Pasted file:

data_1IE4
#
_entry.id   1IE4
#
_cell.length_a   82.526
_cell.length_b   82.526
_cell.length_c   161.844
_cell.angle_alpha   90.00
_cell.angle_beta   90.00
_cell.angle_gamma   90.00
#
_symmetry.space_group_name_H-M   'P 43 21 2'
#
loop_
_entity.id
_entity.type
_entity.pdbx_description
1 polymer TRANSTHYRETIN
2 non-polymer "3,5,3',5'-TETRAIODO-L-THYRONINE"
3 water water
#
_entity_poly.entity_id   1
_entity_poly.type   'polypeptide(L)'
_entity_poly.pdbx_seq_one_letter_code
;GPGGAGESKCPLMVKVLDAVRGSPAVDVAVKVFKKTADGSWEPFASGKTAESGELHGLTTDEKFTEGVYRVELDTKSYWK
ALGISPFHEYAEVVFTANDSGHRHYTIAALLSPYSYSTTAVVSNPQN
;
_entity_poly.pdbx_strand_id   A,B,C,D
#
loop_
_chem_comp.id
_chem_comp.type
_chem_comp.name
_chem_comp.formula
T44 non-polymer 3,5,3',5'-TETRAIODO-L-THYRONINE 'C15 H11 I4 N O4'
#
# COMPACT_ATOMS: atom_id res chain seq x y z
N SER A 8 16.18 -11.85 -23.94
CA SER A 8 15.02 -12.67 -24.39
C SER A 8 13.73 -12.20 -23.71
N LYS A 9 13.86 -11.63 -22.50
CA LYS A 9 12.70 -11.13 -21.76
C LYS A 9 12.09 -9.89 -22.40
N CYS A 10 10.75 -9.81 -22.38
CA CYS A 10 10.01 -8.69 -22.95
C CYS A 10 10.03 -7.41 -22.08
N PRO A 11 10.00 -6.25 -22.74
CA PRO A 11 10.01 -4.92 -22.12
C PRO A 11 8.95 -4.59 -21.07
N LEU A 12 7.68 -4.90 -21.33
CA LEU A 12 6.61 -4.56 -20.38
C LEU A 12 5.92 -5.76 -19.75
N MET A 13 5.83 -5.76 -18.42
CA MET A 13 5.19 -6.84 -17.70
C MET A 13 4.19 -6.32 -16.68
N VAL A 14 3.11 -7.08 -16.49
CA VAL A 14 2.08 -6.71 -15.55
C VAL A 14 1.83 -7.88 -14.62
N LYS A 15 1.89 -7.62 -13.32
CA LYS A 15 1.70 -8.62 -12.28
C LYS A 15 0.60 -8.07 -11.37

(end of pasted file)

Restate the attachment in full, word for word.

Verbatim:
data_1IE4
#
_entry.id   1IE4
#
_cell.length_a   82.526
_cell.length_b   82.526
_cell.length_c   161.844
_cell.angle_alpha   90.00
_cell.angle_beta   90.00
_cell.angle_gamma   90.00
#
_symmetry.space_group_name_H-M   'P 43 21 2'
#
loop_
_entity.id
_entity.type
_entity.pdbx_description
1 polymer TRANSTHYRETIN
2 non-polymer "3,5,3',5'-TETRAIODO-L-THYRONINE"
3 water water
#
_entity_poly.entity_id   1
_entity_poly.type   'polypeptide(L)'
_entity_poly.pdbx_seq_one_letter_code
;GPGGAGESKCPLMVKVLDAVRGSPAVDVAVKVFKKTADGSWEPFASGKTAESGELHGLTTDEKFTEGVYRVELDTKSYWK
ALGISPFHEYAEVVFTANDSGHRHYTIAALLSPYSYSTTAVVSNPQN
;
_entity_poly.pdbx_strand_id   A,B,C,D
#
loop_
_chem_comp.id
_chem_comp.type
_chem_comp.name
_chem_comp.formula
T44 non-polymer 3,5,3',5'-TETRAIODO-L-THYRONINE 'C15 H11 I4 N O4'
#
# COMPACT_ATOMS: atom_id res chain seq x y z
N SER A 8 16.18 -11.85 -23.94
CA SER A 8 15.02 -12.67 -24.39
C SER A 8 13.73 -12.20 -23.71
N LYS A 9 13.86 -11.63 -22.50
CA LYS A 9 12.70 -11.13 -21.76
C LYS A 9 12.09 -9.89 -22.40
N CYS A 10 10.75 -9.81 -22.38
CA CYS A 10 10.01 -8.69 -22.95
C CYS A 10 10.03 -7.41 -22.08
N PRO A 11 10.00 -6.25 -22.74
CA PRO A 11 10.01 -4.92 -22.12
C PRO A 11 8.95 -4.59 -21.07
N LEU A 12 7.68 -4.90 -21.33
CA LEU A 12 6.61 -4.56 -20.38
C LEU A 12 5.92 -5.76 -19.75
N MET A 13 5.83 -5.76 -18.42
CA MET A 13 5.19 -6.84 -17.70
C MET A 13 4.19 -6.32 -16.68
N VAL A 14 3.11 -7.08 -16.49
CA VAL A 14 2.08 -6.71 -15.55
C VAL A 14 1.83 -7.88 -14.62
N LYS A 15 1.89 -7.62 -13.32
CA LYS A 15 1.70 -8.62 -12.28
C LYS A 15 0.60 -8.07 -11.37